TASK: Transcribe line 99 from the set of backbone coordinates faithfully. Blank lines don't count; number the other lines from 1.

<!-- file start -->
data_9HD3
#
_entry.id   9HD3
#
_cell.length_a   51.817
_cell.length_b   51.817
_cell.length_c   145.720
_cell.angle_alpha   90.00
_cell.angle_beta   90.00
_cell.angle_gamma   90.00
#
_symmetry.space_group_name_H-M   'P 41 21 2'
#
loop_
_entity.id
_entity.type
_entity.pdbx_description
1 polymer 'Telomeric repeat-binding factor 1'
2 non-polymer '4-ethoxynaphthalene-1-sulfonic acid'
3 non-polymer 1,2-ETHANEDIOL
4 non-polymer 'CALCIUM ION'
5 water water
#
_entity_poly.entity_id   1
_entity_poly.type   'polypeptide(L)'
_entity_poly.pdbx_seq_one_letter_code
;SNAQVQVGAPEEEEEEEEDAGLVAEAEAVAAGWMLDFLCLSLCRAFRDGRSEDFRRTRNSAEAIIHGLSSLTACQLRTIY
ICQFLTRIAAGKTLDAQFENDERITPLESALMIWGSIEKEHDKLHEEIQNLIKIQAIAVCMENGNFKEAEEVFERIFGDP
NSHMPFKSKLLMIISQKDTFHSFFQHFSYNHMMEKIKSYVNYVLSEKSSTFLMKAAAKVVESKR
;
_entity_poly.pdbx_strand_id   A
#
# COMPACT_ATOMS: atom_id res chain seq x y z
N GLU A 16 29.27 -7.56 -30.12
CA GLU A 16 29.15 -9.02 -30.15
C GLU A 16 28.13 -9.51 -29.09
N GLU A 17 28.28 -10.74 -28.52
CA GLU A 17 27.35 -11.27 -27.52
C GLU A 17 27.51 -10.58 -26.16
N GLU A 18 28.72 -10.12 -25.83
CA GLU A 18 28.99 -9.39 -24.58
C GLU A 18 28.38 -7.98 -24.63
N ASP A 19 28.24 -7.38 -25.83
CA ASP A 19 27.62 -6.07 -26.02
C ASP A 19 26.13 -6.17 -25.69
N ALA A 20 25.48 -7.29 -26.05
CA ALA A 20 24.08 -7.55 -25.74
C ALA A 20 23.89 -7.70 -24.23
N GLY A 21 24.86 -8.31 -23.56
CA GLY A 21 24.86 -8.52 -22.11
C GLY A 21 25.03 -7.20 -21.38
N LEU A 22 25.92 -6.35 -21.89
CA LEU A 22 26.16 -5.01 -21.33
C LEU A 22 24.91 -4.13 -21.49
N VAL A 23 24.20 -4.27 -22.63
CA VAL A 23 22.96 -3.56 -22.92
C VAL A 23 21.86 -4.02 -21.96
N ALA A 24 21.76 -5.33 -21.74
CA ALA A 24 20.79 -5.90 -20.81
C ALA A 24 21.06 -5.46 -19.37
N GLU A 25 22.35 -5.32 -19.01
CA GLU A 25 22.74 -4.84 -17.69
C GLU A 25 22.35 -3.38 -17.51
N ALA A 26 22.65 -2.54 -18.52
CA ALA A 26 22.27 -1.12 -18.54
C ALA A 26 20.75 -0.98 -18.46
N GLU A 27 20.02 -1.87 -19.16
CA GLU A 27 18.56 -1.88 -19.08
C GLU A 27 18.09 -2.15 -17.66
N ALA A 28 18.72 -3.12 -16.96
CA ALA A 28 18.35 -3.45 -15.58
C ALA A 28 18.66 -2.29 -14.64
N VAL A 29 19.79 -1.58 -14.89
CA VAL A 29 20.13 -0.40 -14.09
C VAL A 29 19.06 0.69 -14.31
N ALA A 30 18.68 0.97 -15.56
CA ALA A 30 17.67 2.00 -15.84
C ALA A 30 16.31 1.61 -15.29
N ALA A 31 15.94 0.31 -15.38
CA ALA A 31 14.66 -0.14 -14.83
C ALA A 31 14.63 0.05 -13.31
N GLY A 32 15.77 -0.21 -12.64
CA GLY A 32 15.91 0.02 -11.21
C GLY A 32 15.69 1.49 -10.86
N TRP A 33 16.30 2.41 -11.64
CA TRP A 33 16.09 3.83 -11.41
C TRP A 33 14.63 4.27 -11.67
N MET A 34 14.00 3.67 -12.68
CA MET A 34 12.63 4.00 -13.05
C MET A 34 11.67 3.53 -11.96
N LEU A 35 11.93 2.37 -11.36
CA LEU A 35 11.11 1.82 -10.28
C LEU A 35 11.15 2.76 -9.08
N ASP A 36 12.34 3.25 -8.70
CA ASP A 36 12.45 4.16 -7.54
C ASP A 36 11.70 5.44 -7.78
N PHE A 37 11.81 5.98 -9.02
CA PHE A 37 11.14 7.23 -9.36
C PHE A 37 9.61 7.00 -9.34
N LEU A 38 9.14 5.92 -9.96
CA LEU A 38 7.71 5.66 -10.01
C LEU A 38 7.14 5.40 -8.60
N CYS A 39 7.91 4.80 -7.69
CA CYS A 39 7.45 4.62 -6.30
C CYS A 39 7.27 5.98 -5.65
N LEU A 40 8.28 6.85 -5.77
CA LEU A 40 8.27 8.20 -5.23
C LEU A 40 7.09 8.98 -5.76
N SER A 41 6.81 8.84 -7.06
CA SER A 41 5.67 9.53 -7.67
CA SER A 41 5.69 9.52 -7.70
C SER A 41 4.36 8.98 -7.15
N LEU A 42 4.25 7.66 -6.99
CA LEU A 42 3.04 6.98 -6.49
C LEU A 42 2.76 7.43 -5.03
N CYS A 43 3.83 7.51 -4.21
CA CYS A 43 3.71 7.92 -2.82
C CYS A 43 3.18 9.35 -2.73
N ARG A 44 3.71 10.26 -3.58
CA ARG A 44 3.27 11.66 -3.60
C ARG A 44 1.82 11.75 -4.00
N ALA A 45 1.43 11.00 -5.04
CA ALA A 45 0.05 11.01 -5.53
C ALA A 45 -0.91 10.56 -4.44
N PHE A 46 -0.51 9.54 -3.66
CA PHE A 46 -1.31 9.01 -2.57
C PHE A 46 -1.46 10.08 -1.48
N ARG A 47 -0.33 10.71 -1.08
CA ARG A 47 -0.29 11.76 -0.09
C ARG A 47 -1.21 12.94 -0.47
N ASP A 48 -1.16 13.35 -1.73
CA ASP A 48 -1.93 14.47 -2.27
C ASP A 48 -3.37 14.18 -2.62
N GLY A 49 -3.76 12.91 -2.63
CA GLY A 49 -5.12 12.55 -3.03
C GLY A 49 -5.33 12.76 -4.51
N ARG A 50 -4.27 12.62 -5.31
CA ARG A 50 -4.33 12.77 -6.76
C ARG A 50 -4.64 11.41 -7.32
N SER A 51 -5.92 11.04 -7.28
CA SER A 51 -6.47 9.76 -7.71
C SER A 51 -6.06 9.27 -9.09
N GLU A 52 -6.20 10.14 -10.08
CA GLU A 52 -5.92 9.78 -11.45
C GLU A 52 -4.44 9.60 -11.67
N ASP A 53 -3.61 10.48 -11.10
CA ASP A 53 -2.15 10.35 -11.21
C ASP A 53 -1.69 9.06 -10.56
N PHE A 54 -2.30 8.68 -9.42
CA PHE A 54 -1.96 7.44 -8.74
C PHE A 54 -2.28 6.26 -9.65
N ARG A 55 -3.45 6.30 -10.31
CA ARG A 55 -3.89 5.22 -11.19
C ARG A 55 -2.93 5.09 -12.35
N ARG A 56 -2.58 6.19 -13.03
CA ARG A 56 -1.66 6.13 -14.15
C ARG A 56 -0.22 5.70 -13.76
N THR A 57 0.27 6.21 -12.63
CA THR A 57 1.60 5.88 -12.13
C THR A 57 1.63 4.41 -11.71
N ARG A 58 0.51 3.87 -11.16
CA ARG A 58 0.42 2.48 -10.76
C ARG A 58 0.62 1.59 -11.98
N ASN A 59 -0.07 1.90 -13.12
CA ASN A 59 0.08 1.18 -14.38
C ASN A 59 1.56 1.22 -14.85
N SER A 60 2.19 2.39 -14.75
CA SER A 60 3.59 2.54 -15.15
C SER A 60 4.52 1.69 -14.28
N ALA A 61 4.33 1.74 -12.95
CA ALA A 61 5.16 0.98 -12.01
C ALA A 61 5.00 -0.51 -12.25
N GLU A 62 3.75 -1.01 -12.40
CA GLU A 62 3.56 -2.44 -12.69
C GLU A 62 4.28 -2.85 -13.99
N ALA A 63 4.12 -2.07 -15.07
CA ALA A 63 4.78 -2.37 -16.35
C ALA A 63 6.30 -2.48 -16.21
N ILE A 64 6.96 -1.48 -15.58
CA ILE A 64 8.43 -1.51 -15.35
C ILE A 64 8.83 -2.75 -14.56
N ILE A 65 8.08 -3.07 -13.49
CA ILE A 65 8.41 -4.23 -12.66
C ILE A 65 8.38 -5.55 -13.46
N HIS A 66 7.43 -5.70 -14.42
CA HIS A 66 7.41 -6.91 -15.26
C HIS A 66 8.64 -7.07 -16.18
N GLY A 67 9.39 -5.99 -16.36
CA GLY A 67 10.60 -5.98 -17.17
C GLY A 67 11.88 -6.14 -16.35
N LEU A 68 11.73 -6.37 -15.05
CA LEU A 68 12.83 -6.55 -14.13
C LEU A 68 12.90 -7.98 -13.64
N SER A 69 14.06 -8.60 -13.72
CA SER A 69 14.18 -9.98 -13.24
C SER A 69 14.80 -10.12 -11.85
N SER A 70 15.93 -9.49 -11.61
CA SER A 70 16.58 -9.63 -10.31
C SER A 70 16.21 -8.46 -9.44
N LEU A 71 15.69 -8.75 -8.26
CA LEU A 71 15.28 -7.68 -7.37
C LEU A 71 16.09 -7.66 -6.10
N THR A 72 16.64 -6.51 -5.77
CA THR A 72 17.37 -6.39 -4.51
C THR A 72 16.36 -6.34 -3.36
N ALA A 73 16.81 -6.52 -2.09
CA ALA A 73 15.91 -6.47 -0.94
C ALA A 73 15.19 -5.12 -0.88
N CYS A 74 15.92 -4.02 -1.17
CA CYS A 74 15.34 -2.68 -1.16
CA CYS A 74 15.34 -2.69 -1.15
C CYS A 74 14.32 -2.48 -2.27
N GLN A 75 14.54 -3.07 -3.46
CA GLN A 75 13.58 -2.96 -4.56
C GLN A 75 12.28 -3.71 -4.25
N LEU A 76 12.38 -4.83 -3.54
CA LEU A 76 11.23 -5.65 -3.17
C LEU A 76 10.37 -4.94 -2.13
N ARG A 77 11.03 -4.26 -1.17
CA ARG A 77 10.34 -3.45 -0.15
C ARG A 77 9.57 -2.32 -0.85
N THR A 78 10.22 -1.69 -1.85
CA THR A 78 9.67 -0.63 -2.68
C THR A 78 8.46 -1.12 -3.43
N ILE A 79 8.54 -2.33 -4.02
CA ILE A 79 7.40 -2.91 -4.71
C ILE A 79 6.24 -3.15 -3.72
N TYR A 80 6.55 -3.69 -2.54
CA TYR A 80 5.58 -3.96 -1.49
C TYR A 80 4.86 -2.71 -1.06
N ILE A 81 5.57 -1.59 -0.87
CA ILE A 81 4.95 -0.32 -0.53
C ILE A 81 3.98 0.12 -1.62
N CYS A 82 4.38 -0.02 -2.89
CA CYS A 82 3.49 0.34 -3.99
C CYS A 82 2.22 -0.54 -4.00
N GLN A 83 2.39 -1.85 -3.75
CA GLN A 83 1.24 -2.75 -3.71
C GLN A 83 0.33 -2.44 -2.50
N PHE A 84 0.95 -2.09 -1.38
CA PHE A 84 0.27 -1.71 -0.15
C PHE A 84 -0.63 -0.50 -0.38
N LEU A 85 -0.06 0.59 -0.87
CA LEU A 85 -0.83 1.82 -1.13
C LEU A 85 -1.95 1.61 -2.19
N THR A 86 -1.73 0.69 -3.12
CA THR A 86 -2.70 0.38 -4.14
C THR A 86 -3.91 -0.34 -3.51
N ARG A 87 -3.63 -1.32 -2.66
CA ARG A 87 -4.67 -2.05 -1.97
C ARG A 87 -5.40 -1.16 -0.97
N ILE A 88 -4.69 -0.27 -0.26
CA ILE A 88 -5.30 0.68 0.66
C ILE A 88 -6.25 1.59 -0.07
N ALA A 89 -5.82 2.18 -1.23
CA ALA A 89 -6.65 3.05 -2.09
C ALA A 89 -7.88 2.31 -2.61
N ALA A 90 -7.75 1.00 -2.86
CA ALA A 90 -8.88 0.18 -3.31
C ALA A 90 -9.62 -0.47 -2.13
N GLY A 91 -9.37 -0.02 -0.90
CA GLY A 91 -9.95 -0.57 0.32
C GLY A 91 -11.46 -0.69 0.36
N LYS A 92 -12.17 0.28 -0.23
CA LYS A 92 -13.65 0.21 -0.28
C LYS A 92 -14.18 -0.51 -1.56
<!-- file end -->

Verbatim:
C PHE A 37 9.61 7.00 -9.34